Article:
I want to understand how exactly actors get movie or TV drama roles in Japan. We can only make a list of the best and worst casting choices without knowing anything that goes behind the casting. But then again, it's easy to make a list and hard to get those 'facts.' 

Casting choices - Bakuman + Aoi Honoo

Here's what we know:

  1. Production Committees make all the important choices, including the director and the cast;
  2. Talent agencies are part of these boards, and they have their roster of talents. Amuse got Haruma Miura, Takeru Satoh, Ryunosuke Kamiki; while Stardust manages Kento Yamazaki, Masataka Kubota, Yuya Yagira. Topcoat has Masaki Suda and Tori Matsuzaka. Of course, Johnny's got the idols including Junichi Okada, Nino, Kame, Toma Ikuta, Yuto Nakajima. Ken-On promotes Sota Fukushi.
  3. Cast and crew get low pay compared to their Hollywood counterparts; they can't even match what the Chinese or the Koreans are getting, according to many reports;
  4. The producers of a successful TV series, when adapted into a movie, will have 'priority seats' in the committee. Cast and crew can be same, or some casting choices have to be made to assure that there is a success in the box office;
  5. There is enough income to be had in the local market. 

Genki Kawamura, the producer of such acclaimed movies as Villain (Akunin), Confessions, and Detroit Metal City, said years ago that the Japanese film industry is in a state of "sakoku" (the period when Japan shuts out to the outside world).  More recently, it was Hirokazu Koreeda who said:

... But we do have a crisis in Japan.  However it is difficult to see from the outside because Japanese films can support themselves in the Japanese market, so it’s not an open-aired crisis. The problem is that Japanese films get enough revenue from inside, but don’t look outward.  The problem is that our films have difficulty exporting themselves and getting outside Japan. [ source ]

Blade of the Immortal, starring Takuya Kimura

Is it all that bad? I think not. The thing is, there is no more Kurosawa or Ozu and to say that the 'golden age of Japanese cinema' is long gone serves no purpose other than to cling to the past. Of course, today's audience of Japanese films needs to appreciate the work of the great filmmakers and at the same time look forward to today's movie offerings.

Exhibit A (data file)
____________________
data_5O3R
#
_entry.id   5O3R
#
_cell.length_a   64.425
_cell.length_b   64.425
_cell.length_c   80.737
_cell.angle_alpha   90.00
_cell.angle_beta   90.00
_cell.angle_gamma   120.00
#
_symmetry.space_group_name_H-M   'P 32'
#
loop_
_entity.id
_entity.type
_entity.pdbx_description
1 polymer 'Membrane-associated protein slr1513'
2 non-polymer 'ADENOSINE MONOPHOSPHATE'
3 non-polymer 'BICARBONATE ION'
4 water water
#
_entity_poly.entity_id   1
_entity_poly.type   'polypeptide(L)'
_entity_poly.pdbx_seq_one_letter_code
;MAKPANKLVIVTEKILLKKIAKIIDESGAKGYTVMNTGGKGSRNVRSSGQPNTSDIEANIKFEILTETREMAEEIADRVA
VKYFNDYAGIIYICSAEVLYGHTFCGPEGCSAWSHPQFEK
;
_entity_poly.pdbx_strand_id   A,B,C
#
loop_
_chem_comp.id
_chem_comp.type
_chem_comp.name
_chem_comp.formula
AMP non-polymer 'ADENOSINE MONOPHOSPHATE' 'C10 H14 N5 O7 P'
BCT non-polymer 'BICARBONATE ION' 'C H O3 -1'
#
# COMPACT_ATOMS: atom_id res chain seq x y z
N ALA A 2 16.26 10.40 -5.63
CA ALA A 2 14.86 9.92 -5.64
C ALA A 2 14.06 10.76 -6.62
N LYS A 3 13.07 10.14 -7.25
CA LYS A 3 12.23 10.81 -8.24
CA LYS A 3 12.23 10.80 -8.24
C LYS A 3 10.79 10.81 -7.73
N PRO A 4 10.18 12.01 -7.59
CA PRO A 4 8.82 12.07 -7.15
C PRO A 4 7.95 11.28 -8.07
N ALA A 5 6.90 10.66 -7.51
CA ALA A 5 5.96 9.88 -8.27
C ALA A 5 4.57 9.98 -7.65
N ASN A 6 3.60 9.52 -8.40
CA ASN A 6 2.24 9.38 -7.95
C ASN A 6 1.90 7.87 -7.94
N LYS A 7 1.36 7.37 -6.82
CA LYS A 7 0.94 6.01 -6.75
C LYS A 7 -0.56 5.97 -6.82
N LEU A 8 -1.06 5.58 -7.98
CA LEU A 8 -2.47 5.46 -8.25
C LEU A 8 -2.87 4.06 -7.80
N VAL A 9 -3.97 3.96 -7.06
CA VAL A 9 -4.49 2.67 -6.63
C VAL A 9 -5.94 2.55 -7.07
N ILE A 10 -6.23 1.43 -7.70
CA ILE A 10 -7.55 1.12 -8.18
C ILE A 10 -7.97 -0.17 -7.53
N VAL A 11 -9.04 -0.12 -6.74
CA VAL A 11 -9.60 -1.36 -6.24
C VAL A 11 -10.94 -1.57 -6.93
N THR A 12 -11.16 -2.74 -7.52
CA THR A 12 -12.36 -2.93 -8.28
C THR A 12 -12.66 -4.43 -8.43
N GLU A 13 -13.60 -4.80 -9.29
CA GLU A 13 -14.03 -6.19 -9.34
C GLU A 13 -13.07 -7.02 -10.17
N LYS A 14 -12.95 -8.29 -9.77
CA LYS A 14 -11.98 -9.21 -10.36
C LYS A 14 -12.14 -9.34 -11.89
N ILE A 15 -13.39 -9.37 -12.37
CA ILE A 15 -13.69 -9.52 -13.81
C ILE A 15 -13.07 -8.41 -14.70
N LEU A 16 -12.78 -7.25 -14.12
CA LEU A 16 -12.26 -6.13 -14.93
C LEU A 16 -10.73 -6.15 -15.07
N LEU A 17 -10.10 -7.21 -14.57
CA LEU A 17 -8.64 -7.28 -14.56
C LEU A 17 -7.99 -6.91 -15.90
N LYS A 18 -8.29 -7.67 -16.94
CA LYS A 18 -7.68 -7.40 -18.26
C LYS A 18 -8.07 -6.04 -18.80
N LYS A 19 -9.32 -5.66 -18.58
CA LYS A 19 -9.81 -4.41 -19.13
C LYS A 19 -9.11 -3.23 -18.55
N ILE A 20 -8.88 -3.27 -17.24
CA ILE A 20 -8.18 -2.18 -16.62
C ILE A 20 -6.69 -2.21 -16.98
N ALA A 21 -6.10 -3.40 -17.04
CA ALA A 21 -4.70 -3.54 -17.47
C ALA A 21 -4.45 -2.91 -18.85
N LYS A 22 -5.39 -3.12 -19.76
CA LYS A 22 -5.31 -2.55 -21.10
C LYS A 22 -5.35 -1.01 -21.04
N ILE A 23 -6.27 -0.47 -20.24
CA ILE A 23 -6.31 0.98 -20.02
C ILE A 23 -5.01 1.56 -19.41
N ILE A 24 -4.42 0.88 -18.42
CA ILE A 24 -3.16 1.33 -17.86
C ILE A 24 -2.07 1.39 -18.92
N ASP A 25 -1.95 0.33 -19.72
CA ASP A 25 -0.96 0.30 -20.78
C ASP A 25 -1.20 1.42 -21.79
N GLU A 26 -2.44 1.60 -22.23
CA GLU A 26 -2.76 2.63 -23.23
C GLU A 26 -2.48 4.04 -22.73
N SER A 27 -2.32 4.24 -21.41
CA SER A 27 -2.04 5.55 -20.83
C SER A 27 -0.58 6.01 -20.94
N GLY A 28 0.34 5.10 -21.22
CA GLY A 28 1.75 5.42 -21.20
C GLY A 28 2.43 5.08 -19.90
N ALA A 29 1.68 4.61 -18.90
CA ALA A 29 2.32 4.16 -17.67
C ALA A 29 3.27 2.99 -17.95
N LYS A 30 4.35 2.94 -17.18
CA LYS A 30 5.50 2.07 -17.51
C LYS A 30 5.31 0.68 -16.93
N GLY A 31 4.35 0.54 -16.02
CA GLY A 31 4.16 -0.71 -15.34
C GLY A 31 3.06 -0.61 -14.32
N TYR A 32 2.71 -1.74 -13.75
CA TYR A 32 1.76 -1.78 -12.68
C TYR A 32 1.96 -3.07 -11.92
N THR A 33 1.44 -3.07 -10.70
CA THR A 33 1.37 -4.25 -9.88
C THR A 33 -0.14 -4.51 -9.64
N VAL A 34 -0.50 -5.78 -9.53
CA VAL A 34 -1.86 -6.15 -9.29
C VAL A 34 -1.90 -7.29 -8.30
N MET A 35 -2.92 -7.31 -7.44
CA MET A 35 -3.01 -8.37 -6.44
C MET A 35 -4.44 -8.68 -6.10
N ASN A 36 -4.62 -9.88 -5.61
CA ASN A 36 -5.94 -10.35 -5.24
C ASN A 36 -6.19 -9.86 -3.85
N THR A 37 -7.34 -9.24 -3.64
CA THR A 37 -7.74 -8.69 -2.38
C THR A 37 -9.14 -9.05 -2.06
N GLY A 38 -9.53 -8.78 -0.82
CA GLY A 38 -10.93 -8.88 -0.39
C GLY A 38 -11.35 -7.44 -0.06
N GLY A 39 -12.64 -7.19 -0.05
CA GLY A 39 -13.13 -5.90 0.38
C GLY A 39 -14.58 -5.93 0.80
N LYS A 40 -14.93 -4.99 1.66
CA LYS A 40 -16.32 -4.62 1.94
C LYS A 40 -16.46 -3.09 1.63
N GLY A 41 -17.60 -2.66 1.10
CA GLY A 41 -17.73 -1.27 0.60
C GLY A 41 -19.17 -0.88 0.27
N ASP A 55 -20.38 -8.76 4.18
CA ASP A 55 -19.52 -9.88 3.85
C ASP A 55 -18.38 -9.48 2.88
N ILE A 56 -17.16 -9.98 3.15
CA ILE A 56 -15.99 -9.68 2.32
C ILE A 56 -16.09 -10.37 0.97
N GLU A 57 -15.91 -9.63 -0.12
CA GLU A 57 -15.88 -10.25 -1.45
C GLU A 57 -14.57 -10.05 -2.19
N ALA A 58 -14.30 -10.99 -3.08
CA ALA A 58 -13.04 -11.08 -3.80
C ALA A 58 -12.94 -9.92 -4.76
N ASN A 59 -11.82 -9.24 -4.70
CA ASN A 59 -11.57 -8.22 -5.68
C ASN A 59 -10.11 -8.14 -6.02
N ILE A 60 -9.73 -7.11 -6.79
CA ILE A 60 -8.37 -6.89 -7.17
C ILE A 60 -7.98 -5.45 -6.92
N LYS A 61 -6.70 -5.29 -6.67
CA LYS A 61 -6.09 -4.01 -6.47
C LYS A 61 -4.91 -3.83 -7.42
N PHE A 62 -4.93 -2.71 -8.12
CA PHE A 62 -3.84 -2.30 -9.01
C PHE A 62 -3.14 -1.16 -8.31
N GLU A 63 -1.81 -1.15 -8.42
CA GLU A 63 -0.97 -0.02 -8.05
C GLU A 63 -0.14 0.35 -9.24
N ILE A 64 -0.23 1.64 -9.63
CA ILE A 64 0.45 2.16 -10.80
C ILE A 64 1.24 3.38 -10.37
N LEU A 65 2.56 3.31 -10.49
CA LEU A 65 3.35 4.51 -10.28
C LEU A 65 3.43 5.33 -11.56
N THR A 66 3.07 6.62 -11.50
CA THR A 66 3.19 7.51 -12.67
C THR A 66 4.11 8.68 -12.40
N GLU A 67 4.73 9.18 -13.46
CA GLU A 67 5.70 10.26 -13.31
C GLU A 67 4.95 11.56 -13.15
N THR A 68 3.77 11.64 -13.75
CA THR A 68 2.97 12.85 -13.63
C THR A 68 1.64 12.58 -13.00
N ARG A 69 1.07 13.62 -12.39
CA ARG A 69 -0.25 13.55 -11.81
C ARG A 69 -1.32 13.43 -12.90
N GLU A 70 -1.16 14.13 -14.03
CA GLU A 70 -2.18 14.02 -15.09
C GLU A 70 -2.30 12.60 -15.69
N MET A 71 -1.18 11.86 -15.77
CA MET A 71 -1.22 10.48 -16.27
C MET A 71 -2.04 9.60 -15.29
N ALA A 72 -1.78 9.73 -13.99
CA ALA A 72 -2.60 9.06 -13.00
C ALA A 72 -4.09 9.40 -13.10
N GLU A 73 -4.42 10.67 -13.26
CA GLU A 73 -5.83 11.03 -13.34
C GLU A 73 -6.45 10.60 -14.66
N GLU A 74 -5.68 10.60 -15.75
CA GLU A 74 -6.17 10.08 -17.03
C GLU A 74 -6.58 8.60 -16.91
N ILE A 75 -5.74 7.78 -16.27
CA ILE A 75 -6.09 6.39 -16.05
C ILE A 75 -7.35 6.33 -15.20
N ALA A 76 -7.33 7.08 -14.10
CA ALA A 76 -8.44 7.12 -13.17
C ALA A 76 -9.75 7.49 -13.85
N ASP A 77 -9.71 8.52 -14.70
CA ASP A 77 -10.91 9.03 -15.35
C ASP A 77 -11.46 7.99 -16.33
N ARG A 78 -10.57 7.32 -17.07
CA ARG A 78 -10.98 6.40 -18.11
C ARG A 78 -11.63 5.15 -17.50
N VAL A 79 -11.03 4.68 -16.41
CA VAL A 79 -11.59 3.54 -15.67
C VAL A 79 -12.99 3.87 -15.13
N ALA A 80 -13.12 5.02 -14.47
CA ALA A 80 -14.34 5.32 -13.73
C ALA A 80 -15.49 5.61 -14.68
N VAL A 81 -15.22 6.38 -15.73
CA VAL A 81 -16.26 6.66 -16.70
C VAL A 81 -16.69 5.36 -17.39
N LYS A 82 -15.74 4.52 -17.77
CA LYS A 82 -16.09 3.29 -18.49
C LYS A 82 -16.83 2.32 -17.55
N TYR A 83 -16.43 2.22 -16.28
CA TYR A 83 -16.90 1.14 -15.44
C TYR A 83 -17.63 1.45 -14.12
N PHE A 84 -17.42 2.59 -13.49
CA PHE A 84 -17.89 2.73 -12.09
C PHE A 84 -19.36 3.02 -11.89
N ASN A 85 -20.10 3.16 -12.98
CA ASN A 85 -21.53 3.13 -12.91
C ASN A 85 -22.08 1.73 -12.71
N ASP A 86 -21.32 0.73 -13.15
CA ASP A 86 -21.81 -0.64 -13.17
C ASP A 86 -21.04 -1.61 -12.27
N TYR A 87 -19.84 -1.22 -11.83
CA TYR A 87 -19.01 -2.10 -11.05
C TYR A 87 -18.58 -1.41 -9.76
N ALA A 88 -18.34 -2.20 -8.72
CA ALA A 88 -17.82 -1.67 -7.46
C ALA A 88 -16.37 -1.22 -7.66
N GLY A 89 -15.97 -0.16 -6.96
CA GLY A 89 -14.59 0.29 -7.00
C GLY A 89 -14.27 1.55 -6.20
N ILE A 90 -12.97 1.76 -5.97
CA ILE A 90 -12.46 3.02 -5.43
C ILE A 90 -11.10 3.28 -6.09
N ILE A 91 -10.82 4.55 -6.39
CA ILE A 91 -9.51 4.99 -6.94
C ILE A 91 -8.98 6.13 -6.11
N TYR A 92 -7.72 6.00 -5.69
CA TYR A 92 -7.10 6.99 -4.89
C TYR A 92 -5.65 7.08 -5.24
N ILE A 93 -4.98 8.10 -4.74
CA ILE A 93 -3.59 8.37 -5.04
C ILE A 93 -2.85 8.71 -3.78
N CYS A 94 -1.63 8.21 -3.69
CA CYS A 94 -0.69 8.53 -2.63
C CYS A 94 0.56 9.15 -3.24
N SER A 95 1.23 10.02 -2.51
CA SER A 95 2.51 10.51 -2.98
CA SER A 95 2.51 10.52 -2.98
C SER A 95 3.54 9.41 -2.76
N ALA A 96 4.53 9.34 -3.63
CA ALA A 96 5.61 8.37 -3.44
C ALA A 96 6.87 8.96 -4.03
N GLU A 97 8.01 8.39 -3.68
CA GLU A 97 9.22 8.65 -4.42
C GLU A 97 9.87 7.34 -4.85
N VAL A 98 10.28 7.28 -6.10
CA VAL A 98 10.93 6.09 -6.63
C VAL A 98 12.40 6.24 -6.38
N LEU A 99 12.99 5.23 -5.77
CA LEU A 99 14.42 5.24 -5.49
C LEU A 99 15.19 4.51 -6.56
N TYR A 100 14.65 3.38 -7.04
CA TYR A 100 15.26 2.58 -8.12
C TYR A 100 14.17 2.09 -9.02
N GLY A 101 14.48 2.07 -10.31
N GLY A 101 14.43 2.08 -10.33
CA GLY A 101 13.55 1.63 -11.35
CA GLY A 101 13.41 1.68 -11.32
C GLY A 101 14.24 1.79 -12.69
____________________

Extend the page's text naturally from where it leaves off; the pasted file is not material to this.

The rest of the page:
Kawamura also said that Japanese filmmakers are no longer feeling any "inferiority complex about Hollywood anymore. " Though I just watched Shin Godzilla and to say that it's an inferior film to some of Hollywood's recent releases is an understatement. 

Ok, let's have some list.

Before I list our best and worst casting choices, let me mention some issues related to the cast of Japanese live-action movies of late.

There were a lot of discussions related to the actors chosen for the Ghost in the Shell movie, and just a few months ago, a writer at Fusion, Charles Pulliam-Moore, was happy to note that the actors for Fullmetal Alchemist will have 'no white people' and called it a 'beautiful thing.'

Does it matter if the powerful production committees in Japan cast the right actors in our favorite manga, anime or light novels? The question appears either valid or invalid to fans since no one could do anything about it anyway, but still - what have we got to lose? 


It is equally relevant to say that - some of us - can also make accurate 'predictions' as in the case of Kento Yamazaki and Ryunosuke Kamiki grabbing some noted roles of late. I say it's delightful since it only means 'we get it!' And the people in these committees do too! Though I question their choices most of the time. The fact remains that the members of these committees and not artists or filmmakers, but are businessman and they are tasked to make sure that the funds put into these films will earn them a reasonable ROI (return on investment).

Let me get back to that later.

Gukoroku (also known as Traces of Sin) is the reunion of Satoshi Tsumabuki and Hikari Mitsushima on the big screen. Both award-winning actors play siblings in the Tv series Wakamonotachi (together with Eita, a frequent co-star of both).  The movie is the first full-length film of Kei Ishikawa and tackles the issue of a brother-sister relationship in an atmosphere of mystery and crime. Based on the novel "Gukoroku" by Tokuro Nukui, the film also explores social elites in Japan.

Tsumabuki is the kind of actor who does his best when acting together with equally competent players. He did an acting showdown with Kenichi Matsuyama in My Back Page (he plays a journalist, while Matsuyama is an activist during late 1960s Tokyo), this time he's (once again) a reporter and the trailer already shows some intense moments between him and co-star Hikari Mitsushima.  The film premiered at the 73rd Venice International Film Festival, with Mitsushima showing her fashion flair!


Psycho Drama list of 100 favorite Japanese films through the years.